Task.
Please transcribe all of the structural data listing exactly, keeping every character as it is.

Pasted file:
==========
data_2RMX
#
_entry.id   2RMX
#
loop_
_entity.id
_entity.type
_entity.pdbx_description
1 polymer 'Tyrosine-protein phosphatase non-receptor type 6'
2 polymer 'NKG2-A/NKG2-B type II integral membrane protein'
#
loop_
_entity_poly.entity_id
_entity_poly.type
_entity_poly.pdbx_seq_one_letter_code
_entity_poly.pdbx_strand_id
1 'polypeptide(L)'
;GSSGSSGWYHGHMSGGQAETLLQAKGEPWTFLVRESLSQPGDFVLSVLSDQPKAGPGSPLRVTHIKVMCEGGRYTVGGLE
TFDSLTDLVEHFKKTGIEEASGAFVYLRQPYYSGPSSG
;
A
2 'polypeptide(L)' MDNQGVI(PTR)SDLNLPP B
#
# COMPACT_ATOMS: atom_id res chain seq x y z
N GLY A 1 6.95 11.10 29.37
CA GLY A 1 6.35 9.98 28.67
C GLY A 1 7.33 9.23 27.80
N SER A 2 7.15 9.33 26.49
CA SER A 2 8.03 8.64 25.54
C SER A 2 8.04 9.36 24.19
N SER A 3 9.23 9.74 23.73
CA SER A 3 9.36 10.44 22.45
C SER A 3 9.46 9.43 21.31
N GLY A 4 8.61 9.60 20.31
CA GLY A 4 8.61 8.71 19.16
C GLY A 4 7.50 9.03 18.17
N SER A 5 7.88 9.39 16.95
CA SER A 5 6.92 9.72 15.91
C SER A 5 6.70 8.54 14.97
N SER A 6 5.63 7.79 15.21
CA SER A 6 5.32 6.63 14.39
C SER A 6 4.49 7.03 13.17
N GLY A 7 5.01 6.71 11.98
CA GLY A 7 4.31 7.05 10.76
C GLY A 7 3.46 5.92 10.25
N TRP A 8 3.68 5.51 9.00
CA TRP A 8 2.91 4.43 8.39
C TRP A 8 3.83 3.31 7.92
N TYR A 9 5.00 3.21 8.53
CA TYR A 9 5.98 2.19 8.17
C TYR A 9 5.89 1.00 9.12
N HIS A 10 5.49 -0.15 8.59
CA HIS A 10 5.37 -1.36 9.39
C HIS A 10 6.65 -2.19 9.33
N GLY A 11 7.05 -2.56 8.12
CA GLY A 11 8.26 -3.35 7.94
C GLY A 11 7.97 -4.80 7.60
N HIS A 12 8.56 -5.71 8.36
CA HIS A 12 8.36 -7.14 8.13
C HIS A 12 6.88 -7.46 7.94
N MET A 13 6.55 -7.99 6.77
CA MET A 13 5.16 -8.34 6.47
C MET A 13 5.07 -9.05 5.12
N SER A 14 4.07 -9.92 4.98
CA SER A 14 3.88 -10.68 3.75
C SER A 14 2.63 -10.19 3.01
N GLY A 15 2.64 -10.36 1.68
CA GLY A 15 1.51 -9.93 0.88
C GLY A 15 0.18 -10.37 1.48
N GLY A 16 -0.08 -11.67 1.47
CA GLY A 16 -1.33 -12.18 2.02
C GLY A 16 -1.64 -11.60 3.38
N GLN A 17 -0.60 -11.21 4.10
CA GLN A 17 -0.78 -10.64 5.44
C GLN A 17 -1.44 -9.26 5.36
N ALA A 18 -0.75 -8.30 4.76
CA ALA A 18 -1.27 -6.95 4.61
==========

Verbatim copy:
data_2RMX
#
_entry.id   2RMX
#
loop_
_entity.id
_entity.type
_entity.pdbx_description
1 polymer 'Tyrosine-protein phosphatase non-receptor type 6'
2 polymer 'NKG2-A/NKG2-B type II integral membrane protein'
#
loop_
_entity_poly.entity_id
_entity_poly.type
_entity_poly.pdbx_seq_one_letter_code
_entity_poly.pdbx_strand_id
1 'polypeptide(L)'
;GSSGSSGWYHGHMSGGQAETLLQAKGEPWTFLVRESLSQPGDFVLSVLSDQPKAGPGSPLRVTHIKVMCEGGRYTVGGLE
TFDSLTDLVEHFKKTGIEEASGAFVYLRQPYYSGPSSG
;
A
2 'polypeptide(L)' MDNQGVI(PTR)SDLNLPP B
#
# COMPACT_ATOMS: atom_id res chain seq x y z
N GLY A 1 6.95 11.10 29.37
CA GLY A 1 6.35 9.98 28.67
C GLY A 1 7.33 9.23 27.80
N SER A 2 7.15 9.33 26.49
CA SER A 2 8.03 8.64 25.54
C SER A 2 8.04 9.36 24.19
N SER A 3 9.23 9.74 23.73
CA SER A 3 9.36 10.44 22.45
C SER A 3 9.46 9.43 21.31
N GLY A 4 8.61 9.60 20.31
CA GLY A 4 8.61 8.71 19.16
C GLY A 4 7.50 9.03 18.17
N SER A 5 7.88 9.39 16.95
CA SER A 5 6.92 9.72 15.91
C SER A 5 6.70 8.54 14.97
N SER A 6 5.63 7.79 15.21
CA SER A 6 5.32 6.63 14.39
C SER A 6 4.49 7.03 13.17
N GLY A 7 5.01 6.71 11.98
CA GLY A 7 4.31 7.05 10.76
C GLY A 7 3.46 5.92 10.25
N TRP A 8 3.68 5.51 9.00
CA TRP A 8 2.91 4.43 8.39
C TRP A 8 3.83 3.31 7.92
N TYR A 9 5.00 3.21 8.53
CA TYR A 9 5.98 2.19 8.17
C TYR A 9 5.89 1.00 9.12
N HIS A 10 5.49 -0.15 8.59
CA HIS A 10 5.37 -1.36 9.39
C HIS A 10 6.65 -2.19 9.33
N GLY A 11 7.05 -2.56 8.12
CA GLY A 11 8.26 -3.35 7.94
C GLY A 11 7.97 -4.80 7.60
N HIS A 12 8.56 -5.71 8.36
CA HIS A 12 8.36 -7.14 8.13
C HIS A 12 6.88 -7.46 7.94
N MET A 13 6.55 -7.99 6.77
CA MET A 13 5.16 -8.34 6.47
C MET A 13 5.07 -9.05 5.12
N SER A 14 4.07 -9.92 4.98
CA SER A 14 3.88 -10.68 3.75
C SER A 14 2.63 -10.19 3.01
N GLY A 15 2.64 -10.36 1.68
CA GLY A 15 1.51 -9.93 0.88
C GLY A 15 0.18 -10.37 1.48
N GLY A 16 -0.08 -11.67 1.47
CA GLY A 16 -1.33 -12.18 2.02
C GLY A 16 -1.64 -11.60 3.38
N GLN A 17 -0.60 -11.21 4.10
CA GLN A 17 -0.78 -10.64 5.44
C GLN A 17 -1.44 -9.26 5.36
N ALA A 18 -0.75 -8.30 4.76
CA ALA A 18 -1.27 -6.95 4.61